5. This Play is a Dance:When all these source materials were crafted into a dramaturgically irresponsible whole, re-thinking what dramaturgy can be and do becomes part of the subject matter. In this work, we are not giving audience the comfort of exposition or costume to define “who” performers are playing, what gender or how many performers play each role, nor a consistent “where’’ we are, nor a stable “when” things are occurring in time. There is no first act: Exposition, second act: Obstacle, nor third act: Revelation. It is instead structured like a dance. (And even if the viewer believes they have never thought about structure as they watch theater, in fact, I am sure there is nothing that they are experiencing more strongly than the structure.) In the case of text that is derived from narrative-based film, it can be quite disturbing to be robbed of the expected structure. In this piece our structure unfolds from simply walking from point A to point B. It is held together with movements that are repeated and developed over time and take on new meaning in new contexts. Our play is a dance.

6. Alan Smithee Walked into a Dance Studio:The title implies a loss of creative control*, and by god there is one here—but then a seizing of a different control, one where dance elements co-exist with and render narrative elements powerless, one where identity is fluid, character is fluid, gender is fluid, and personal stories, histories, and locations slip into one another and speak across styles, countries and centuries. The title becomes a suggestion, a wry comment about creative control and the formal artistic pact with the audience, reconsidered. I have an image of this anonymous man, Alan Smithee, hired to fix the mess Big Dance is making. He leaves a film set and walks into the theater for the first time to try his hand at a theatrical-cinema, an imaginative space structured more by dance, themes, and objects than by narrative tropes. In my mind, Alan Smithee leaves the theater after the final rehearsal; he is subsequently fired, and David Lean, Jean-Pierre Melville, and James L. Brooks come in and take back what they rightfully own.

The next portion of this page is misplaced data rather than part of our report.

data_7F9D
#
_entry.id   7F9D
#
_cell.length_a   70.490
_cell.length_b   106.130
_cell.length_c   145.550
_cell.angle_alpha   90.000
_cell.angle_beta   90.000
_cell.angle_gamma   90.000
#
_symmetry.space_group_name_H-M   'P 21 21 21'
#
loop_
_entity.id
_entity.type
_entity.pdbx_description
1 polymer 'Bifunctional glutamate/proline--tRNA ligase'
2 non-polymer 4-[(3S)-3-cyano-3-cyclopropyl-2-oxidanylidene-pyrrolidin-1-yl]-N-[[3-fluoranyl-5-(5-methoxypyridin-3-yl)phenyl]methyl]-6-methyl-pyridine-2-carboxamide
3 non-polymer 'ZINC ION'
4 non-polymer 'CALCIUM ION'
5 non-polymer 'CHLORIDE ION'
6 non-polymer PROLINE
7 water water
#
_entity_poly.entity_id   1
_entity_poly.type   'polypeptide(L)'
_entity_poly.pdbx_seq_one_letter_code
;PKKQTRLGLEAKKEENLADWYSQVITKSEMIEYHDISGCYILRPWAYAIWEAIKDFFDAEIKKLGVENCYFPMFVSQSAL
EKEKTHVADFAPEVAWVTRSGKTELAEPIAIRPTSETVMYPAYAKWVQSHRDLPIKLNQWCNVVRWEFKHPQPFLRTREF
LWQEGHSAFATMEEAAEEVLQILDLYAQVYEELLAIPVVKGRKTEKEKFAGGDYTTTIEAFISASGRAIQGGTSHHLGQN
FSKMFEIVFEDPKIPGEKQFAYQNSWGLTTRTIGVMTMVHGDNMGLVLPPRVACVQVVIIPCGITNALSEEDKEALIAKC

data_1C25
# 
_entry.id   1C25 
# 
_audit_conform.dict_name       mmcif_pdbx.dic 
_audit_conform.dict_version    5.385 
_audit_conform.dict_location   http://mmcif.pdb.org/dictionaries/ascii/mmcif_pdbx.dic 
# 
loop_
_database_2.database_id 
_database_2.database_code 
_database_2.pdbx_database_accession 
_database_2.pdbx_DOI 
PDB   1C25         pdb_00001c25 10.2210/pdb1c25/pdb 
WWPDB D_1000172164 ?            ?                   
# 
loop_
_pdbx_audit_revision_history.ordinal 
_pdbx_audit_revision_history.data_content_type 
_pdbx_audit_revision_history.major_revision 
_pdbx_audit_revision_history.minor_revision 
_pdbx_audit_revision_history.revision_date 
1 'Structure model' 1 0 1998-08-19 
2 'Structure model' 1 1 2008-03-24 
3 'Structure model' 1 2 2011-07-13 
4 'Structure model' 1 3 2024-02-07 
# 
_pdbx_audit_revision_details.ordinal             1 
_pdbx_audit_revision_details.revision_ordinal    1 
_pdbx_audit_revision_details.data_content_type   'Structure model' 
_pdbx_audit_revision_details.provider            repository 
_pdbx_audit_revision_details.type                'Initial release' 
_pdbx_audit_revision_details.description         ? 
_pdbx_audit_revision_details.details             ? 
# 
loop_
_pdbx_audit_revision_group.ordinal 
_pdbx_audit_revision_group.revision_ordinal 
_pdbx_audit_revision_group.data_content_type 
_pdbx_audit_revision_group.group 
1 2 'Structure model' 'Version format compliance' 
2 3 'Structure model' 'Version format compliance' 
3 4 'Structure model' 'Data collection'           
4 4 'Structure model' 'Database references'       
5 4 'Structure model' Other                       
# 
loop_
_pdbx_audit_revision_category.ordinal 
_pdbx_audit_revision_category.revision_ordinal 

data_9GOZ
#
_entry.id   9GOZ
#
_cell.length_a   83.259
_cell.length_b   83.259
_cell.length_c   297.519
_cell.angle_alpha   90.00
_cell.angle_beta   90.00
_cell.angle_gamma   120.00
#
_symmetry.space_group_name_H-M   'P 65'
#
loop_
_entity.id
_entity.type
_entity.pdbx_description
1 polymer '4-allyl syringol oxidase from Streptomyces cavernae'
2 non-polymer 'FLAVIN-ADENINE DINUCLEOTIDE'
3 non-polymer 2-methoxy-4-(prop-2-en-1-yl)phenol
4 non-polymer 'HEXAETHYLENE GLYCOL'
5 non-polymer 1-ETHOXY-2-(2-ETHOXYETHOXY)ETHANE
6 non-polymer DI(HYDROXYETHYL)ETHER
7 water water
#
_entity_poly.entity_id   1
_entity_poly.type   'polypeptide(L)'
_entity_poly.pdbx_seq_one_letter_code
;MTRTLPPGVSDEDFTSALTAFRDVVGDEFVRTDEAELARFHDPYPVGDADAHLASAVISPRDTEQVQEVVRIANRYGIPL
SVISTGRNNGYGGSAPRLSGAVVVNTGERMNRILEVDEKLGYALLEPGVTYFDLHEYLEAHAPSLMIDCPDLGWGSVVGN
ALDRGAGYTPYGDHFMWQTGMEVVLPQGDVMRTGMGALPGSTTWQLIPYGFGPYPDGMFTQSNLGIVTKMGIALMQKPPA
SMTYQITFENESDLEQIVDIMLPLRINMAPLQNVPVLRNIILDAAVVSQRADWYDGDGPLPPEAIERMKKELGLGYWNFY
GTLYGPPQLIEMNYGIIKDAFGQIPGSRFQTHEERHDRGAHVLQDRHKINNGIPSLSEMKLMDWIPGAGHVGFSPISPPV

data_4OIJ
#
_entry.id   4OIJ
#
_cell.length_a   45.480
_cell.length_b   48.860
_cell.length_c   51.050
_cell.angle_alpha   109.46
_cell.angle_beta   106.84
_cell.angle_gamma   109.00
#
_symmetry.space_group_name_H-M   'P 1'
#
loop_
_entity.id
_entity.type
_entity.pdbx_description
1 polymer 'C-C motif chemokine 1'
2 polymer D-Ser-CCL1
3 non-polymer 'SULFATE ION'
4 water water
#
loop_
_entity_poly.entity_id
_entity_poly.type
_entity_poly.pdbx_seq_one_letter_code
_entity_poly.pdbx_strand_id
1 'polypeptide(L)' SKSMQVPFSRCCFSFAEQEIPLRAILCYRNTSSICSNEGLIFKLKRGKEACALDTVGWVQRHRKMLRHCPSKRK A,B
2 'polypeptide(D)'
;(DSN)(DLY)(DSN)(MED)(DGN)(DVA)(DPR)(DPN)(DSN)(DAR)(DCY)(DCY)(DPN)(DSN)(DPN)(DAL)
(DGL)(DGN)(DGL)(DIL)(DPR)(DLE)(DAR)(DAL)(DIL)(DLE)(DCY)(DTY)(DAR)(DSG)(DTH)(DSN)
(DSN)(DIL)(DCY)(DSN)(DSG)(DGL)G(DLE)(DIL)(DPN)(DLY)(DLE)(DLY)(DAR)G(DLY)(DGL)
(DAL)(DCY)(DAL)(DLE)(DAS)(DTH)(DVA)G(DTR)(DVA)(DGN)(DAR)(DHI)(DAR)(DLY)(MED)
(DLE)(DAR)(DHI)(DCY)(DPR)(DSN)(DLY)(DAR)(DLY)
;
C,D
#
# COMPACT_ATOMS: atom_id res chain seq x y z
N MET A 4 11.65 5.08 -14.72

*The Director’s Guild of America invented a pseudonym for directors who had lost creative control on a film’s production and wanted their names off the final version of the movie.

Alan Smithee Directed This Play: Triple Feature will be at the BAM Harvey Theater from Sep 30—Oct 4.